Geographic patterns of employment
Data source: UK Census of Population (England and Wales)
Provision: 2011 only, information on geographical patterns of employment and travel to work distances
Update: every 10 years, the next census in England and Wales will be in 2021.
Questions you can ask of the data:
- How far do people travel to work in a particular occupation?
- Where do people in a particular occupation live?
Description of the dataset and provenance
Census statistics provide a detailed snapshot of the population and its characteristics, and underpin funding allocation to provide public services.
The LMI for All database includes specific data from the Census. Geographical patterns of employment and travel to work distances show how far people travel to work. This is derived by using the household home postcode, and the workplace postcode, and calculating the distance between them. Information on geographical patterns of employment and travel to work distances. Distances are calculated from postcoded Census data and calculated in kilometres. Derived distances that result in a distance travelled that exceeds 1200km are treated as invalid and a value is imputed. A distance travelled of 0.1km indicates that the workplace postcode is the same as the residential postcode.
Data are provided by:
- Occupation (SOC2010 4 digit categories)
- Geography, available for Output Areas, Lower and Middle Super Output Areas and the hierarchy of local government areas from wards to regions and nations
Details of the owner / curator
The Office for National Statistics (ONS) are responsible for running the survey.
Known quality issues with data
The census is the most complete source of information about the population. It is the only survey which provides a detailed picture of the entire population, and is unique because it covers everyone at the same time and asks the same core questions everywhere. This makes it easy to compare different parts of the country.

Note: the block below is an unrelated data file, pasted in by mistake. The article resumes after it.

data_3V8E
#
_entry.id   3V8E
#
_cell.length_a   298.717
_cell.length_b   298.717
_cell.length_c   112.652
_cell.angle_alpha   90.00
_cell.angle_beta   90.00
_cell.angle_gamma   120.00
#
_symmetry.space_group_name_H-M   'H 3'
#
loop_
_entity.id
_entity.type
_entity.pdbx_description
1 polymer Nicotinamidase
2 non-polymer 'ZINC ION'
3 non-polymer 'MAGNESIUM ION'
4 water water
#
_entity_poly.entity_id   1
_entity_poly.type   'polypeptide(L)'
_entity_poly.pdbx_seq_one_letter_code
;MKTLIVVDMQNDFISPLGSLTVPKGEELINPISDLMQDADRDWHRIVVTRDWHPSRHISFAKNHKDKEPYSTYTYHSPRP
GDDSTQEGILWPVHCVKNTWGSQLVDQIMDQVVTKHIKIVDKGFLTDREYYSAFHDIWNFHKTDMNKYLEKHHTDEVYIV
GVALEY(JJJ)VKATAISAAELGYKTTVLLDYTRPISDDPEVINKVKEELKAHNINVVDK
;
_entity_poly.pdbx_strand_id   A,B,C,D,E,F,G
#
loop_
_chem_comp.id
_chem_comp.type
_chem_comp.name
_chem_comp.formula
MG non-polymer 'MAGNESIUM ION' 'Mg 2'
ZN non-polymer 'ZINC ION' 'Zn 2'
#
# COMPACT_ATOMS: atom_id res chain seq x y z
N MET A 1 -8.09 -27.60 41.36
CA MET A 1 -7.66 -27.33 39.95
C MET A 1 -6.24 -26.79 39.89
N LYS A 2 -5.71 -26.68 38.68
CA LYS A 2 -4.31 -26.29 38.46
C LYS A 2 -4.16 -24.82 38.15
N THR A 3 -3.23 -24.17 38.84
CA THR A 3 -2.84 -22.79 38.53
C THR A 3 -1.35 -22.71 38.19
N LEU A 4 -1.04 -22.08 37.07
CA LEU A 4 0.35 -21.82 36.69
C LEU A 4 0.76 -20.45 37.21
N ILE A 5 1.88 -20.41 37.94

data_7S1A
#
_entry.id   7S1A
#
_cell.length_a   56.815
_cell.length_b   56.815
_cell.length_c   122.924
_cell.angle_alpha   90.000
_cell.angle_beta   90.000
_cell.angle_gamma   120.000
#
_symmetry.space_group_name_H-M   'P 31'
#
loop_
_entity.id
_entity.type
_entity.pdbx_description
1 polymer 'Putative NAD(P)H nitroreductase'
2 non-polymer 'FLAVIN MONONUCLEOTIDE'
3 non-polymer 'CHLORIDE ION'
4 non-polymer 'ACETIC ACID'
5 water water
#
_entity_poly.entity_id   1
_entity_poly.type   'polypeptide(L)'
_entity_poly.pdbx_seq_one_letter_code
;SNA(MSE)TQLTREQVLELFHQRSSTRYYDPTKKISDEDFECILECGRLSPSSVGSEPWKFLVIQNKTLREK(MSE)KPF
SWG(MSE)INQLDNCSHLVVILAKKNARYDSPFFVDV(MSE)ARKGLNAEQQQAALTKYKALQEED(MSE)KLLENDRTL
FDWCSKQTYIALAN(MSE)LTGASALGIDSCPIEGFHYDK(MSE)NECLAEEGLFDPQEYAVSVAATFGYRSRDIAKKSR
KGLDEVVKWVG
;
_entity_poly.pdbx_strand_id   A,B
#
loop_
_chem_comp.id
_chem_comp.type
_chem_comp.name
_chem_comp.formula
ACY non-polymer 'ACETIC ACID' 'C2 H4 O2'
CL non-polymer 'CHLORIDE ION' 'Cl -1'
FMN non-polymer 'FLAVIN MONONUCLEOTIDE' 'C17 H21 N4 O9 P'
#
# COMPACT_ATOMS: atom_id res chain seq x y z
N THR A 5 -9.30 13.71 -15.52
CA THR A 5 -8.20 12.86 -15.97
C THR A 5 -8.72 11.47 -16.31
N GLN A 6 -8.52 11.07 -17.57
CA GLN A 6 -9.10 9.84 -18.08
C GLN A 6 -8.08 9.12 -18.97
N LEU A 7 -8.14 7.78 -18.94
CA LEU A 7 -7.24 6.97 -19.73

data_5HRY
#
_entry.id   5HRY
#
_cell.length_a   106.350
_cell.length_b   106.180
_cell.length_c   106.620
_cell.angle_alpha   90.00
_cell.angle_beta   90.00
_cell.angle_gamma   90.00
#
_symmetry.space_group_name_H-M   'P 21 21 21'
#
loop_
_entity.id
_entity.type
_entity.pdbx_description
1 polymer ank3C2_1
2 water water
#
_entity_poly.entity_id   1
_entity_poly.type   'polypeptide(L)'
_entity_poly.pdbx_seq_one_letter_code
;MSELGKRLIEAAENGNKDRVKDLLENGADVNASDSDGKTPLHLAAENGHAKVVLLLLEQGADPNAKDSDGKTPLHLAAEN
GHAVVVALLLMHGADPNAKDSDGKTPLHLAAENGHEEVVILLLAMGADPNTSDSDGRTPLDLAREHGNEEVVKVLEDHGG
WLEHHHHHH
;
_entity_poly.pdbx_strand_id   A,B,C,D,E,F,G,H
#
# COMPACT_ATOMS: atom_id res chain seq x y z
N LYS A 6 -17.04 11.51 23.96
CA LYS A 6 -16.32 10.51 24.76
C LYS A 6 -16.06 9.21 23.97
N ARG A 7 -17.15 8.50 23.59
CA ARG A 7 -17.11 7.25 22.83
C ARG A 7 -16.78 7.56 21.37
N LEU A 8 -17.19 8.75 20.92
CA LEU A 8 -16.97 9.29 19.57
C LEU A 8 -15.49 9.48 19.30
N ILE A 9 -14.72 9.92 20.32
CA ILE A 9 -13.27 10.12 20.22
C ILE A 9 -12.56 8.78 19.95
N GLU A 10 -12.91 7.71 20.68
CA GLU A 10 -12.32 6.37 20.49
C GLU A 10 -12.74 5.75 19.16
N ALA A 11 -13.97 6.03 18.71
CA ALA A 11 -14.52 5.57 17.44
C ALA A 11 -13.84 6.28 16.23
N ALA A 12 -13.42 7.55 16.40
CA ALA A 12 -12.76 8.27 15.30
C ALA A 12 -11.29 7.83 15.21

ONS uses complex statistical techniques to adjust the 2011 Census counts for those people missed by the census. The methods and quality assurance approach was researched and developed in consultation with academics, statisticians, demographers and users of census data. The result was a suite of methods to process, clean, adjust and protect the census results.
An overview of the quality assurance process with examples of how inconsistencies identified during the process were identified and resolved. These are documented in: Quality assurance of census population estimates.
Quality control processes
Statistical disclosure control has been applied to 2011 Census data to protect the attributes of an individual. The ONS has used two complementary strategies for protecting individuals while minimising damage to the results: targeted record swapping, and restriction of detail particularly at low level geographies. This ensures that the confidentiality of the individual is protected.
Accuracy of data
The 2011 Census estimate for the England and Wales population had a 95 per cent confidence interval width of plus or minus 0.15 per cent (plus or minus 83,000 people). Census estimates used the Census Coverage Survey to measure coverage of the census and to provide estimates of the population, including people missed by the census. A basic requirement of any estimate is a measure of its precision or uncertainty. A 95 per cent confidence interval, which provides a measure of accuracy, can be interpreted as the interval within which 95 times out of 100 the true value will lie if the sample were repeated 100 times.
Frequency of update
Does the data underlying the API change over time?
The Census of Population is conducted every 10 years, so the data will not change until the next Census in 2021.
Will the data go out of date?
The data are as accurate as they can be at the time they are produced.
Does the data you capture change on at least a daily basis?
No – see above
What type of dataset series is this?
Is a feed of changes made available?
No, see above
How frequently do you create a new release?
Every 10 years
What is the delay between creating a dataset and publishing it?
Once the data have been processed they can be uploaded to the LMI for All database.
Do you also provide dumps of the dataset?
Will the data be corrected if they contain errors?
Disclosure and confidentiality
The Department for Education complies with all applicable Data Protection laws in the UK.
The geographical patterns of employment and travel to work distances data included in this database are non-disclosive.